The formation of metal-ligand bond as the impetus via coordination-driven self-assembly is powerful tool in construction of supramolecular coordination compounds with well-designed molecules that have suitable angle, binding ability, and shapes. These fascinating molecules have attracted considerable attention not only because of spectacular architecture in nanoscale but also because of their wide-ranging applications as chemical sensor, nanomaterials, biomaterials and so on. Although the interest over the past two decades has rapidly grown to obtain supramolecular coordination complexes with the aid of high three-dimensional architectures based on non-covalent interactions, it is still difficult to obtain a huge metallosupramolecules due to multiple products, reversible reactions and serendipitous self-assembly. We are interested in exploring metal-ligand chemistry to design and synthesize three-dimensional architectures as well as to control their connectivities in solid state structures.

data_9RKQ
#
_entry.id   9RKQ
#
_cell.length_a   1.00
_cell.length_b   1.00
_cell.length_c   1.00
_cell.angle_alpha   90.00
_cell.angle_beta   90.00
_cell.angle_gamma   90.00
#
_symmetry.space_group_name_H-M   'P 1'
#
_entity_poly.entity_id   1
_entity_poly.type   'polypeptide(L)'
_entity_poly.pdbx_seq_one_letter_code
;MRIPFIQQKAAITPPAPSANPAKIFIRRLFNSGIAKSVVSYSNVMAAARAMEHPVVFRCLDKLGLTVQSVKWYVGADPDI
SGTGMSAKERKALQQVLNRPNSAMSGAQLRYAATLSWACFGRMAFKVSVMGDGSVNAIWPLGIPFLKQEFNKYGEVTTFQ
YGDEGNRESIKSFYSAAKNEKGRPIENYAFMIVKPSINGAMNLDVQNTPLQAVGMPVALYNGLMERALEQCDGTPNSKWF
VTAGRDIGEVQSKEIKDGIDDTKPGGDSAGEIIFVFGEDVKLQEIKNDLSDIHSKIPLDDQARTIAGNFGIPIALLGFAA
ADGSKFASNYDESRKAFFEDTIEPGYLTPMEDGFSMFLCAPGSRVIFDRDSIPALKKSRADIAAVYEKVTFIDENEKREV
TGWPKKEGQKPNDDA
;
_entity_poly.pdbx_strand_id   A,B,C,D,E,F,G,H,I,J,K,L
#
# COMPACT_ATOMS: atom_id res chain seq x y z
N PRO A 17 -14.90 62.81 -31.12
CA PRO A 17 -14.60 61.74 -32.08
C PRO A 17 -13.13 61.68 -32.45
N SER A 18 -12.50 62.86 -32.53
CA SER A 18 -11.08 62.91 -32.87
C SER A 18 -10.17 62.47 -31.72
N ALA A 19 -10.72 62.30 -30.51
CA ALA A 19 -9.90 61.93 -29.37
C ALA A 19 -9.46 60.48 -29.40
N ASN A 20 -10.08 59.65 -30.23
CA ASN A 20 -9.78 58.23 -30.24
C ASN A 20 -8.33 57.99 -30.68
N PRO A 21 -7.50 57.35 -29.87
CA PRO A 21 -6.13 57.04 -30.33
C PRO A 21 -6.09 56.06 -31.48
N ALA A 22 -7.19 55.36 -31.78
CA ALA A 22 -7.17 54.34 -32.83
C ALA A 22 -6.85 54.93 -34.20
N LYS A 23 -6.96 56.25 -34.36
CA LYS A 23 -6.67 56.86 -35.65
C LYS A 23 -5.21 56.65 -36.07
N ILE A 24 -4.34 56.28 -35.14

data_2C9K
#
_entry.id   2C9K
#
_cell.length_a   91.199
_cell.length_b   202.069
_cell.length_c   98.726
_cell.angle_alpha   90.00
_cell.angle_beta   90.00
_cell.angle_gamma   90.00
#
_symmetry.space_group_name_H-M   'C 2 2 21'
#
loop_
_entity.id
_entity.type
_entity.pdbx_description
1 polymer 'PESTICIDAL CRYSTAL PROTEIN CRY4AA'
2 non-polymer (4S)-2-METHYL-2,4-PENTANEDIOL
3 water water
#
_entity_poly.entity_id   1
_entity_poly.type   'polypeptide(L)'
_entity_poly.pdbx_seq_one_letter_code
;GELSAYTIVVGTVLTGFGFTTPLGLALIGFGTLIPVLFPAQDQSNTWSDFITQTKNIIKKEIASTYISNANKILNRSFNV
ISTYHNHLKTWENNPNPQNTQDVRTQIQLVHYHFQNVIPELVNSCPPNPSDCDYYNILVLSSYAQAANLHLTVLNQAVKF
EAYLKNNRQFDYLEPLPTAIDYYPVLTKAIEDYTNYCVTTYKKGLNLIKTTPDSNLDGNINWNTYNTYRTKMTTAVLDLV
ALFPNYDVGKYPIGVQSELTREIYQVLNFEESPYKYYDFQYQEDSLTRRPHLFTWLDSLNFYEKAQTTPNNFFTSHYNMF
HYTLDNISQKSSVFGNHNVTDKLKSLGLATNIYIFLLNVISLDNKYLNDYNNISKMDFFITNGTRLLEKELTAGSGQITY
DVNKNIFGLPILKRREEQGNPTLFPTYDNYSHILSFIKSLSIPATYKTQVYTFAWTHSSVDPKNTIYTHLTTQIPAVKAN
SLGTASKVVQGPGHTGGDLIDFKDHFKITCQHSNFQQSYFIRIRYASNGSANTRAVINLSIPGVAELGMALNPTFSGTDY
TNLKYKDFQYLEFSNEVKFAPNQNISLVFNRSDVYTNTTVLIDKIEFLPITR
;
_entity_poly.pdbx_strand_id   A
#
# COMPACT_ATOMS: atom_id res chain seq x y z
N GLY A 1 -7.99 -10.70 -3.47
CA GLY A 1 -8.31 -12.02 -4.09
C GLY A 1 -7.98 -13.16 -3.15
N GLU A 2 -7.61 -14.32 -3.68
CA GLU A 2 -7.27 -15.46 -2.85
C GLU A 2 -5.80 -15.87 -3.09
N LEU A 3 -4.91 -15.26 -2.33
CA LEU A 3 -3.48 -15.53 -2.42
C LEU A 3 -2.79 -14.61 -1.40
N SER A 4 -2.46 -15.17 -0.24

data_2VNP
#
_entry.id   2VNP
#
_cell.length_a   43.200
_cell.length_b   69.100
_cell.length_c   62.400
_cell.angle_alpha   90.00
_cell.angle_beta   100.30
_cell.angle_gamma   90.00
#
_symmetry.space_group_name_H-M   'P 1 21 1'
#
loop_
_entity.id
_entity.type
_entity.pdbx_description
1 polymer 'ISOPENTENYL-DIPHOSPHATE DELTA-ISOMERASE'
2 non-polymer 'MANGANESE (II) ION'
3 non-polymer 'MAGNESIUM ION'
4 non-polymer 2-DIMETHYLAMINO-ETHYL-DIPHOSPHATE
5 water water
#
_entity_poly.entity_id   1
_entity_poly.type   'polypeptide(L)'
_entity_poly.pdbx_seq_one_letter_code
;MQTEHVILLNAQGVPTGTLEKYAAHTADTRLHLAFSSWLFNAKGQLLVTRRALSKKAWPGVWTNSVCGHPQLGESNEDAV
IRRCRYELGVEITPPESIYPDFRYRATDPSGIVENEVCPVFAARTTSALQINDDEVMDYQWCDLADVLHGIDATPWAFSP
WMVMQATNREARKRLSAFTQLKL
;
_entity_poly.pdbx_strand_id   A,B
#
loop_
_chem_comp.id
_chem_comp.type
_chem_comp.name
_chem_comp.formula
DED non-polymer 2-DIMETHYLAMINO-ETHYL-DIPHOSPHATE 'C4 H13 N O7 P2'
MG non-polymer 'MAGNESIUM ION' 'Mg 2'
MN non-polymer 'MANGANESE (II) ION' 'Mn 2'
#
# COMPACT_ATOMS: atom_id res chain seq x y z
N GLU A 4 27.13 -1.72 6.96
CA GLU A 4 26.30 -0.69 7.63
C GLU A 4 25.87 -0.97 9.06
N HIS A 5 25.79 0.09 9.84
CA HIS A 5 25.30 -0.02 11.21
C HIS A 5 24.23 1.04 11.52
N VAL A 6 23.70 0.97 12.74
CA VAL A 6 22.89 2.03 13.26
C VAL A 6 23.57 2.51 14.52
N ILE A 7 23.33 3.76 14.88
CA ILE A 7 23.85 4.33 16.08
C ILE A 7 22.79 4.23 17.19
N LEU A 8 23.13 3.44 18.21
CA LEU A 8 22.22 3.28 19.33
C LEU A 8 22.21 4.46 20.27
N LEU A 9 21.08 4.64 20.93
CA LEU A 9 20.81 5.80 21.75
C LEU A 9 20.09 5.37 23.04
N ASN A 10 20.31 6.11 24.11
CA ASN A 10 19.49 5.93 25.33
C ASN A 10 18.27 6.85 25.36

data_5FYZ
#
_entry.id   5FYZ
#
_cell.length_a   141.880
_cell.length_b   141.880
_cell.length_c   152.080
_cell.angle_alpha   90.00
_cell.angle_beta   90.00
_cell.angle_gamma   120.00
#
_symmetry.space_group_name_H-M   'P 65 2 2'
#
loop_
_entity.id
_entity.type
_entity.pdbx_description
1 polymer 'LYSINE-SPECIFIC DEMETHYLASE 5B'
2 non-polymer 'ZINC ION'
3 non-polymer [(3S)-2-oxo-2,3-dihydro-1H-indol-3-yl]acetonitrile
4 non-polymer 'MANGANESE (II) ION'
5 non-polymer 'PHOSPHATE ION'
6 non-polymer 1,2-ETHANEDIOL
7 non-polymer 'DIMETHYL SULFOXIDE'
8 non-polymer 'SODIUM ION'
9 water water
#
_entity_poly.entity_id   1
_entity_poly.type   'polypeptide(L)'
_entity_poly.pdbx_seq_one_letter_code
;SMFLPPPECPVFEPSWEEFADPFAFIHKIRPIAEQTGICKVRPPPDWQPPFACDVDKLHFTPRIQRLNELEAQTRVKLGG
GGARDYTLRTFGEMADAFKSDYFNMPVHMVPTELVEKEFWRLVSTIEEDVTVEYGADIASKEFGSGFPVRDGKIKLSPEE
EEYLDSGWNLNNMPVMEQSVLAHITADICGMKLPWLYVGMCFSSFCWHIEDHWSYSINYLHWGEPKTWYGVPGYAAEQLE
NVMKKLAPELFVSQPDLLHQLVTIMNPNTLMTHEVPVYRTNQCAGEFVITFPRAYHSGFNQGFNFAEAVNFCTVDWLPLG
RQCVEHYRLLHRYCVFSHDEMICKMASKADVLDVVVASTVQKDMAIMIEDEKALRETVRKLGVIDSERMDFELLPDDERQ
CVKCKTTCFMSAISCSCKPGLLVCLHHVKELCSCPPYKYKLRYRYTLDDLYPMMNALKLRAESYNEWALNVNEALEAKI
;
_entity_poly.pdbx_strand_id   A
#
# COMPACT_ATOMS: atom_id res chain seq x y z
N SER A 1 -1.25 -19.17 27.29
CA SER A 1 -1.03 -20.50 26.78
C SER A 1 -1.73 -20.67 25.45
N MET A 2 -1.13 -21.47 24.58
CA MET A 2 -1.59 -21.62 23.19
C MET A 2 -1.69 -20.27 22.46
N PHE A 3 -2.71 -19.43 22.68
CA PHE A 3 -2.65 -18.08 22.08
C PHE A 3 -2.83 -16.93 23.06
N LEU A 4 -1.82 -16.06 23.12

The trigonal prismatic supramolecular cage was achieved from [2 + 3] stoichiometric combination of tritopic N-donor Borane ligand and arene-ruthenium acceptor. This cage was characterized by various analytic methods including 1H, diffusion ordered spectroscopy (1H 2D-DOSY), electrospray ionization mass spectrometry (ESI-TOF-MS), and single crystal X-Ray diffractometer. The solid-state structure of the synthesized cage revealed that it shows the distinct binding mode between N-donor and Ru acceptor and structural stability of trigonal construction. Moreover, the size of the inside cavity is about 450 Å3 which can be estimated using six Ru vertices, suggesting that it can be an interesting cage molecule for host-guest chemistry such as sensing of small molecules.